FedEx Corp. shareholders face separate proxy proposals from the New York City Retirement Systems and the International Brotherhood of Teamsters General Fund, calling for, respectively, disclosure of the company's political contributions and an end to paying personal taxes executives owe on the company's stock awards.
The C$226.8 billion (US$207 billion) Canada Pension Plan Investment Board and the C$140.8 billion Ontario Teachers' Pension Plan, both of Toronto, plan to vote for the New York funds' political activity disclosure proposal and against the Teamsters' executive pay tax proposal, according to their proxy-voting disclosures. Neither pension fund gave reasons for their votes.
Institutional Shareholder Services and Glass Lewis & Co., both proxy-voting advisory firms, support the New York funds' proposal. ISS also supports the Teamsters' tax proposal, while Glass Lewis opposes it.
“The company's board and its shareholders need comprehensive disclosure to be able to fully evaluate the political use of corporate assets,” said the proposal from the New York City systems, which have a combined $150 billion in assets.
FedEx opposes the New York pension funds' proposal, saying in a statement, the “board believes that the expanded disclosure requested in this proposal could place FedEx at a competitive disadvantage by revealing its strategies and priorities.”
On the Teamsters fund proposal, Ken Hall, general secretary-treasurer of the International Brotherhood of Teamsters, said in a statement, “Shareholders are fed up with FedEx paying personal taxes for the company's well-compensated executives. FedEx has cut pensions and raised the costs of medical coverage for workers while continuing to lavish executives with this outdated perk.”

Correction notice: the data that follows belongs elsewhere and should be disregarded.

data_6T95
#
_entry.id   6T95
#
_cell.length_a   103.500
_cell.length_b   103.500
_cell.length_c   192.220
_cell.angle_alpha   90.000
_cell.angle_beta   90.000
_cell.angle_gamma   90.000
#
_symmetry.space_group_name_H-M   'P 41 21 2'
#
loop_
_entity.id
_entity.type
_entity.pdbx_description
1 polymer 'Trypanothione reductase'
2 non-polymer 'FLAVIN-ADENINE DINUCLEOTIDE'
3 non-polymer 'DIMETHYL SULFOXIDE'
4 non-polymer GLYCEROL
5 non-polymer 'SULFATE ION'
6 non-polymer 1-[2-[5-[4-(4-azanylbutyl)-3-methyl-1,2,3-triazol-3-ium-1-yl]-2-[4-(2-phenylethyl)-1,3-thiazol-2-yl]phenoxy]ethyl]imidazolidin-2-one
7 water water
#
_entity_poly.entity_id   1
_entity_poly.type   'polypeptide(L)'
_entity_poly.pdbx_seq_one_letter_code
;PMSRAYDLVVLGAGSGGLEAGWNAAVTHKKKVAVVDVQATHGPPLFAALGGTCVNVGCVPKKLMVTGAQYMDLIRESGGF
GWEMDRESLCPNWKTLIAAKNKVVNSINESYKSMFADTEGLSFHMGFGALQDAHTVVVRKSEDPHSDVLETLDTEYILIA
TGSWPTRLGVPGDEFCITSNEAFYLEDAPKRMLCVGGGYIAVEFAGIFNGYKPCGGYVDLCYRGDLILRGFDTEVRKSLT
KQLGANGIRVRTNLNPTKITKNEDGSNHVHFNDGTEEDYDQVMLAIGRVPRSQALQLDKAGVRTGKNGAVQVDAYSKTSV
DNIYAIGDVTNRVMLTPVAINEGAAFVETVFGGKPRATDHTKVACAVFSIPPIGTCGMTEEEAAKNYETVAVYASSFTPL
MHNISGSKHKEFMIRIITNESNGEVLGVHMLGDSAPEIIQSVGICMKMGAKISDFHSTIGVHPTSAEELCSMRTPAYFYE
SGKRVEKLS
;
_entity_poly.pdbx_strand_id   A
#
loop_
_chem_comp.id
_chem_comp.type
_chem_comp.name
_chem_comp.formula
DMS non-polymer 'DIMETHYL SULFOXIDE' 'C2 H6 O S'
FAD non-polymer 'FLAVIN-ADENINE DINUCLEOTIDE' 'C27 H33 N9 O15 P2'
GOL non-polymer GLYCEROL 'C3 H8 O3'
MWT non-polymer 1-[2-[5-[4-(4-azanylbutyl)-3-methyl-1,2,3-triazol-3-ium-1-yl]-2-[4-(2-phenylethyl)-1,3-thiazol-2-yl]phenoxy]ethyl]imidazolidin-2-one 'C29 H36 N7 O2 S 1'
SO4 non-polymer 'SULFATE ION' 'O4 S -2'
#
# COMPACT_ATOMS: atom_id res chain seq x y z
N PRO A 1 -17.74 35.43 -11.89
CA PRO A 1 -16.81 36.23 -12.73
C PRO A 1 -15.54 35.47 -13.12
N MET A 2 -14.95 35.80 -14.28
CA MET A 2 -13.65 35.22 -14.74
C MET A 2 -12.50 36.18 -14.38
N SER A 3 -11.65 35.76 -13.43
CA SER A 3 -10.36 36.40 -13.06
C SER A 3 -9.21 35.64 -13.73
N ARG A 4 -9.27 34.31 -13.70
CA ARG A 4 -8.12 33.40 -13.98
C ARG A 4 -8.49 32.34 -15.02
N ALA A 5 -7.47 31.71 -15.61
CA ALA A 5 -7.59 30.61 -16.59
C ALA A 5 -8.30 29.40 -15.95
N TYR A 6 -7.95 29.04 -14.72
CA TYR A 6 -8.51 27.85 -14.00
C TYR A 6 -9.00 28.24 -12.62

FedEx opposes the Teamsters fund proposal, saying in its statement, “The total target value of the award is the same as it would be if the company did not provide tax payments. Because the amount of the tax payment is included in the calculation of the target value of the restricted stock award, the officers receive fewer shares of each award by an amount equal in value to the tax payment.”
The New York funds own a combined 669,548 FedEx shares, valued at $106 million.
The Teamsters fund owns 176 FedEx shares, valued at $28,087. The fund's total assets were not available, said Galen Munroe, Teamsters press secretary.
The CPPIB, OTPP, and Glass Lewis also oppose the other shareholder proposals at FedEx, calling for proxy access to enable shareholders to use corporate proxy material to nominate directors; exclude abstentions in vote counting; and prohibit directors and executives hedging or pledging transactions involving FedEx shares from equity-based compensation plans.
ISS recommends supporting the hedging proposal, while it opposes the proposals on proxy access and excluding abstentions in vote counting.
The company opposes these three proposals.
The Memphis-based company's annual meeting is Sept. 29.